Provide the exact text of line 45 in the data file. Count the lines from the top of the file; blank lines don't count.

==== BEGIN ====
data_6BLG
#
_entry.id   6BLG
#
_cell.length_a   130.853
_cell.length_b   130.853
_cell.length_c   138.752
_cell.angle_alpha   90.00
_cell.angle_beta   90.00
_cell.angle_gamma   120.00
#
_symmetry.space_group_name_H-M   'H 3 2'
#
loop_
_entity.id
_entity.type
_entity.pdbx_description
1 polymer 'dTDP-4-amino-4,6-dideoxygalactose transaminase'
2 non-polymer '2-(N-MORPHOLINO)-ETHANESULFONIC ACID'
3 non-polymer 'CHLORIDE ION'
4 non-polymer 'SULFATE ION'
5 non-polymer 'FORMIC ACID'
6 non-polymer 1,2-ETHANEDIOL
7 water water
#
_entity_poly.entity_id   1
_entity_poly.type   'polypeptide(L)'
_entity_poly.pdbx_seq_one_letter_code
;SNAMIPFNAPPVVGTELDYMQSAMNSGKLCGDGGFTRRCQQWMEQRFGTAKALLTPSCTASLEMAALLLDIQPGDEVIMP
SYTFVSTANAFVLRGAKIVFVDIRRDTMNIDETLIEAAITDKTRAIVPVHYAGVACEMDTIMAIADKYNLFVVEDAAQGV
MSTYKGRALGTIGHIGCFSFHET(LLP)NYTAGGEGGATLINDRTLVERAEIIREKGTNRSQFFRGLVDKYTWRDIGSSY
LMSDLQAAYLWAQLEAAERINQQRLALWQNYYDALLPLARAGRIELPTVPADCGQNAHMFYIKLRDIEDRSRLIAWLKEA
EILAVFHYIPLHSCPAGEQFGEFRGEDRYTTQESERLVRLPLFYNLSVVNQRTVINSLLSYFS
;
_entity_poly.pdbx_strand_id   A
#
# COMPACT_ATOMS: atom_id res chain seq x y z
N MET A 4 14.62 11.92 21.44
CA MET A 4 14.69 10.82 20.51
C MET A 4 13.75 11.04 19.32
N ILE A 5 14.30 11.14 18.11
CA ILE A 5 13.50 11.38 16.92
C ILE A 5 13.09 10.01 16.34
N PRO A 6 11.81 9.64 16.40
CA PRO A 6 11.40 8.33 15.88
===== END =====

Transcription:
CA PRO A 6 11.40 8.33 15.88